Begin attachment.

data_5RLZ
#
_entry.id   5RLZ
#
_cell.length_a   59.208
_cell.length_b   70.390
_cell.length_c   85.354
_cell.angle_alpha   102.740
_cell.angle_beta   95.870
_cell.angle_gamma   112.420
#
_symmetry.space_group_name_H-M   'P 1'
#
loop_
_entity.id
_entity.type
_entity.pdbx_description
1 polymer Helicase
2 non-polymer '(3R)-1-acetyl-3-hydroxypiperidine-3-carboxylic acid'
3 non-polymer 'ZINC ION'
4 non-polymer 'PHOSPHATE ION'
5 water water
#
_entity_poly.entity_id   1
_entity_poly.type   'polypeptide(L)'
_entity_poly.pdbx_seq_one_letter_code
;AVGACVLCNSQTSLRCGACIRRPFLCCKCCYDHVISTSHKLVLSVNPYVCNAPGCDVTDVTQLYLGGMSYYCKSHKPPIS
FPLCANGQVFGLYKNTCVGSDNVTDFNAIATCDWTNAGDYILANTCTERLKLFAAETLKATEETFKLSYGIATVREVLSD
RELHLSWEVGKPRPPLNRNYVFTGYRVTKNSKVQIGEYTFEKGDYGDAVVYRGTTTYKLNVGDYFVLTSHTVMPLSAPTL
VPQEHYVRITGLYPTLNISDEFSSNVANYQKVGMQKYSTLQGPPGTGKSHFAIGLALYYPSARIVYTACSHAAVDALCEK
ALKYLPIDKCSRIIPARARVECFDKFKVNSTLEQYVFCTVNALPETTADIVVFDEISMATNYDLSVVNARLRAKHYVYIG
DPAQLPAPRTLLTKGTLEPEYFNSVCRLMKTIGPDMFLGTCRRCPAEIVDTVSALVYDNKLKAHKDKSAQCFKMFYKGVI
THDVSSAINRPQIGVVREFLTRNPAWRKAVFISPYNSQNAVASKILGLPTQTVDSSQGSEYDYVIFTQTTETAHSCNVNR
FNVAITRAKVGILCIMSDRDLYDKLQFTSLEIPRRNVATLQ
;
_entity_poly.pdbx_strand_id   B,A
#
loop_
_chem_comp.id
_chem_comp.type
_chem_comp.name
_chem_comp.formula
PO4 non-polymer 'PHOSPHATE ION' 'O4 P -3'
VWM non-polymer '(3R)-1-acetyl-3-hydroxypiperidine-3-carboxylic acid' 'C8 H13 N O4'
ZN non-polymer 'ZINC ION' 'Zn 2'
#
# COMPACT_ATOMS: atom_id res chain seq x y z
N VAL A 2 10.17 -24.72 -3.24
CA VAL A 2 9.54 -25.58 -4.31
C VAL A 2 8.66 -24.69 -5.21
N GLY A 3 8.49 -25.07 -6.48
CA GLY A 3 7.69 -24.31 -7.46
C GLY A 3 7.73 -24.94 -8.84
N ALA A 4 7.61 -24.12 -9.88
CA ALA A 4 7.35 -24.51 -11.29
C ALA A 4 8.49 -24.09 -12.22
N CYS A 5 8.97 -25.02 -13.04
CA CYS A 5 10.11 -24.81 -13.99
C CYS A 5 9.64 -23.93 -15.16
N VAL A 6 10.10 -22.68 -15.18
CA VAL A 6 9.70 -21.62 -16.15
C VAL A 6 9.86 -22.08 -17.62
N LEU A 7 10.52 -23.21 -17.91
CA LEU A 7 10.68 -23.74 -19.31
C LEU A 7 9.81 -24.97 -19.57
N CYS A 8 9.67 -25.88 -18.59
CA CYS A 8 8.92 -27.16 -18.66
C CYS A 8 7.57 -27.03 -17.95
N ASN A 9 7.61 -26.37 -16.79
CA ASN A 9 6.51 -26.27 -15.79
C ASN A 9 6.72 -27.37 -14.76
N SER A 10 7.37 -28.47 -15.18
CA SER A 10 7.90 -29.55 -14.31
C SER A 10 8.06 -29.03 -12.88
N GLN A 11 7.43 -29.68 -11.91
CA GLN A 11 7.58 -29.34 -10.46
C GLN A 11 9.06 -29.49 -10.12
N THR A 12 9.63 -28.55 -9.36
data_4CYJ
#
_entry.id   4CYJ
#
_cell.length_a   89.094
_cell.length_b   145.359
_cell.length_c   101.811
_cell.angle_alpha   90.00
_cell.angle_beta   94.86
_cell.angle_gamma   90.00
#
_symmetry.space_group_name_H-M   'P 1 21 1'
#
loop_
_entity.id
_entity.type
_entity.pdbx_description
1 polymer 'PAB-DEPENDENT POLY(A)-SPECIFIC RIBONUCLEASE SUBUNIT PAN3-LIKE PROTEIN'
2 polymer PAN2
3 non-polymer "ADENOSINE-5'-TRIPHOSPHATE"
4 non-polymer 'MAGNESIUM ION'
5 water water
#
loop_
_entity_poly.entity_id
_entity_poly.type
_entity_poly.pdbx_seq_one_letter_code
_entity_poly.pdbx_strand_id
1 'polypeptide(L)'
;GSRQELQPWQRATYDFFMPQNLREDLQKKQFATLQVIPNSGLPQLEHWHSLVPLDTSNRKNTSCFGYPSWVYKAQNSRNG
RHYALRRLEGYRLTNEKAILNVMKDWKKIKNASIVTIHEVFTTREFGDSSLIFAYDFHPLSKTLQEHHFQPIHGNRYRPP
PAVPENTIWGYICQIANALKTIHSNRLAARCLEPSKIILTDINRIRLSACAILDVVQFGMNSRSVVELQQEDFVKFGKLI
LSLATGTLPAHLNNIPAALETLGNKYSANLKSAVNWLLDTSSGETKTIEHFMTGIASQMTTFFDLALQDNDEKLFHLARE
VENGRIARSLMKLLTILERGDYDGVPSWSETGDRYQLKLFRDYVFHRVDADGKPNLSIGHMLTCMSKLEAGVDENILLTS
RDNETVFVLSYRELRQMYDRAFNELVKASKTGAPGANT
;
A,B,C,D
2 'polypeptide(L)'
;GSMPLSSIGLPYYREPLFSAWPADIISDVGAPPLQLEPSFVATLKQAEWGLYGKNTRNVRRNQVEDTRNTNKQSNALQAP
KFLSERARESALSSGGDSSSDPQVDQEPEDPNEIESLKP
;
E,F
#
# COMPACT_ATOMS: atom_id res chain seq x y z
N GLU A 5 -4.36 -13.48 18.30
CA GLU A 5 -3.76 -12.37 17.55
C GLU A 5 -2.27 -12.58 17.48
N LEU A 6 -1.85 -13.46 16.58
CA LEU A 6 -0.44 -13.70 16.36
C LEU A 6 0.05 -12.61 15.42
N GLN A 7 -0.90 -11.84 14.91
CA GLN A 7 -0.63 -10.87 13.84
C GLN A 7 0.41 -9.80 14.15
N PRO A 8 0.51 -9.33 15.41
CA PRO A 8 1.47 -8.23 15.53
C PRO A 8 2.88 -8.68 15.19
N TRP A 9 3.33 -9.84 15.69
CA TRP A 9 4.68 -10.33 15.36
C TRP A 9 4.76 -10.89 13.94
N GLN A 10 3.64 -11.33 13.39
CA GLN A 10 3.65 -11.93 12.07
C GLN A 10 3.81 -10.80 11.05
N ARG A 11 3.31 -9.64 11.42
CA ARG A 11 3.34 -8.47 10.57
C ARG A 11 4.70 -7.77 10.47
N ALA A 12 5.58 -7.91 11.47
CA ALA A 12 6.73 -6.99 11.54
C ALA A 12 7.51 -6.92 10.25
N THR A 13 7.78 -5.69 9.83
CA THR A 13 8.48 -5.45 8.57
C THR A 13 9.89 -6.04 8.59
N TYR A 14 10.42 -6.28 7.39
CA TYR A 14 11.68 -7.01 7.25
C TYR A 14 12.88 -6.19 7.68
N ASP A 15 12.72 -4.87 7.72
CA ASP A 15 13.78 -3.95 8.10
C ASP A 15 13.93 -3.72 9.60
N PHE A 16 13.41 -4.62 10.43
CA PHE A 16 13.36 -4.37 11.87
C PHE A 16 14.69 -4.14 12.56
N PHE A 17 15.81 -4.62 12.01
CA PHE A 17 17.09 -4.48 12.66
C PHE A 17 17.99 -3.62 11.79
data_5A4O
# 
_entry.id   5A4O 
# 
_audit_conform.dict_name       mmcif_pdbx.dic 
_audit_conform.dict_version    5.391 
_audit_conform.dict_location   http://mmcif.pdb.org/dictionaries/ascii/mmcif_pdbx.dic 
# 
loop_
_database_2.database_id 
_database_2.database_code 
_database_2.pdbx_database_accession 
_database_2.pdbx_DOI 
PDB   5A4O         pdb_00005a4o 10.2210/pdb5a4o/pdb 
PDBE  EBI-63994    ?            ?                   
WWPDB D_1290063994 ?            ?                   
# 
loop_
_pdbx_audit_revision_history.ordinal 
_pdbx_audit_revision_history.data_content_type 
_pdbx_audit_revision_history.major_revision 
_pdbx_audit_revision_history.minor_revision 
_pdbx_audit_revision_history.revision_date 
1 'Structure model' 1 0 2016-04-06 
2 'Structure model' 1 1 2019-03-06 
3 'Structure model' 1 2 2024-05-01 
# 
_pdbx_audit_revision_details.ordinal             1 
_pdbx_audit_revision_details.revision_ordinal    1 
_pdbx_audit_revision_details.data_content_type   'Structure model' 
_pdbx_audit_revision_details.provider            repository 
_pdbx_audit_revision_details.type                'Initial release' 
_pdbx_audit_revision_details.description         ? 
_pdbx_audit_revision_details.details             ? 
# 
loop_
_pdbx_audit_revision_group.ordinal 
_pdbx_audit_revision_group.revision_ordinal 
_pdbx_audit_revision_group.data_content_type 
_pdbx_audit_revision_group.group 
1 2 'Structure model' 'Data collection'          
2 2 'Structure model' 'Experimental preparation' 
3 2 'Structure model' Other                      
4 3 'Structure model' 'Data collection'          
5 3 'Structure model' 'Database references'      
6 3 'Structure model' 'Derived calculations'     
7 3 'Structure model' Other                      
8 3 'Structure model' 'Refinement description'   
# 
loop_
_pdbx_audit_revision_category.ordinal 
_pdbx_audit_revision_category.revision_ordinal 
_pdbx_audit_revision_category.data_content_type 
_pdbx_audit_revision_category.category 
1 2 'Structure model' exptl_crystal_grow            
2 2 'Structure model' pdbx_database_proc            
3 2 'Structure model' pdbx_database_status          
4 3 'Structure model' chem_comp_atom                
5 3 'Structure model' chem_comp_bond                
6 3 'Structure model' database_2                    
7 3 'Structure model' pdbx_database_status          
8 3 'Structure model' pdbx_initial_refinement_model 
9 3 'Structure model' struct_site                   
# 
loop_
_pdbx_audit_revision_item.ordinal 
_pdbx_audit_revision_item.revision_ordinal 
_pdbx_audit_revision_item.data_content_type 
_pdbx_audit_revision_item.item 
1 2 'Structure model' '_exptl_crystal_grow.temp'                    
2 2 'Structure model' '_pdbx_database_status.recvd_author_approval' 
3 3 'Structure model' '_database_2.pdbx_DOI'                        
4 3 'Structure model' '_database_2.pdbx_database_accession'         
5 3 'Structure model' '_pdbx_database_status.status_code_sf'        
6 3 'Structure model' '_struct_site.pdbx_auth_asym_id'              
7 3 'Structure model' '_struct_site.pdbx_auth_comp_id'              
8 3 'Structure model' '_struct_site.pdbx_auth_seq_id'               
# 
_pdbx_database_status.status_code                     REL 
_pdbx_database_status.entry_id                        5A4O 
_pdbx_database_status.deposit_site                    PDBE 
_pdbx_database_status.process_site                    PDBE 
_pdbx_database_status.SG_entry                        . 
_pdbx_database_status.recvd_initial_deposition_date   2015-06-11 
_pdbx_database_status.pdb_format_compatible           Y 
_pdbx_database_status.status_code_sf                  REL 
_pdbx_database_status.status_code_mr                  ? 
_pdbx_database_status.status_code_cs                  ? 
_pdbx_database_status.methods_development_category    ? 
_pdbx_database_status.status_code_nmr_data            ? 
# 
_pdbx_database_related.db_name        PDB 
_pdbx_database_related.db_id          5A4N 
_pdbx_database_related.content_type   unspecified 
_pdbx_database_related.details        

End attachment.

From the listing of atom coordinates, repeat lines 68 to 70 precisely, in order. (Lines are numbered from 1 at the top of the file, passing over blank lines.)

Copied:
C CYS A 8 7.57 -27.03 -17.95
N ASN A 9 7.61 -26.37 -16.79
CA ASN A 9 6.51 -26.27 -15.79